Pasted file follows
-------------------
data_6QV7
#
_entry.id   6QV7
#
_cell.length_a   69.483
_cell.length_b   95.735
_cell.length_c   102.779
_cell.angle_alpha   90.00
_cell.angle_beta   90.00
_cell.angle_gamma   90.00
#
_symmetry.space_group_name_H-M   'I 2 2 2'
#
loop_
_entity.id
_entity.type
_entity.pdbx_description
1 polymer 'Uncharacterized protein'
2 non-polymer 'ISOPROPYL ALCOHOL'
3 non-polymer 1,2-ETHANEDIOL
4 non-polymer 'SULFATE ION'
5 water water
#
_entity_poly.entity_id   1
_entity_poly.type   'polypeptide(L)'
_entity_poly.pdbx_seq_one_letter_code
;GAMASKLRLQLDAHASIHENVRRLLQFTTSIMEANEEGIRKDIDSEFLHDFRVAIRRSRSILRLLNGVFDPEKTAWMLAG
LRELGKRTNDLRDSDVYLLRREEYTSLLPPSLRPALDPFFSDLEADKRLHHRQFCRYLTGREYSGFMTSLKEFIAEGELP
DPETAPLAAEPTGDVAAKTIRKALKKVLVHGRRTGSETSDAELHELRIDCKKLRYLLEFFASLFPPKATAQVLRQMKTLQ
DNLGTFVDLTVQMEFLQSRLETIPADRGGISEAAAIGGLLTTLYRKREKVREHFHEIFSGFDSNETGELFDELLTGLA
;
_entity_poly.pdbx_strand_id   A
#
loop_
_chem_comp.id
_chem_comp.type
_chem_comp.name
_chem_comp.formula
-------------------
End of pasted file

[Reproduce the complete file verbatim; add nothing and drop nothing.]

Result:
data_6QV7
#
_entry.id   6QV7
#
_cell.length_a   69.483
_cell.length_b   95.735
_cell.length_c   102.779
_cell.angle_alpha   90.00
_cell.angle_beta   90.00
_cell.angle_gamma   90.00
#
_symmetry.space_group_name_H-M   'I 2 2 2'
#
loop_
_entity.id
_entity.type
_entity.pdbx_description
1 polymer 'Uncharacterized protein'
2 non-polymer 'ISOPROPYL ALCOHOL'
3 non-polymer 1,2-ETHANEDIOL
4 non-polymer 'SULFATE ION'
5 water water
#
_entity_poly.entity_id   1
_entity_poly.type   'polypeptide(L)'
_entity_poly.pdbx_seq_one_letter_code
;GAMASKLRLQLDAHASIHENVRRLLQFTTSIMEANEEGIRKDIDSEFLHDFRVAIRRSRSILRLLNGVFDPEKTAWMLAG
LRELGKRTNDLRDSDVYLLRREEYTSLLPPSLRPALDPFFSDLEADKRLHHRQFCRYLTGREYSGFMTSLKEFIAEGELP
DPETAPLAAEPTGDVAAKTIRKALKKVLVHGRRTGSETSDAELHELRIDCKKLRYLLEFFASLFPPKATAQVLRQMKTLQ
DNLGTFVDLTVQMEFLQSRLETIPADRGGISEAAAIGGLLTTLYRKREKVREHFHEIFSGFDSNETGELFDELLTGLA
;
_entity_poly.pdbx_strand_id   A
#
loop_
_chem_comp.id
_chem_comp.type
_chem_comp.name
_chem_comp.formula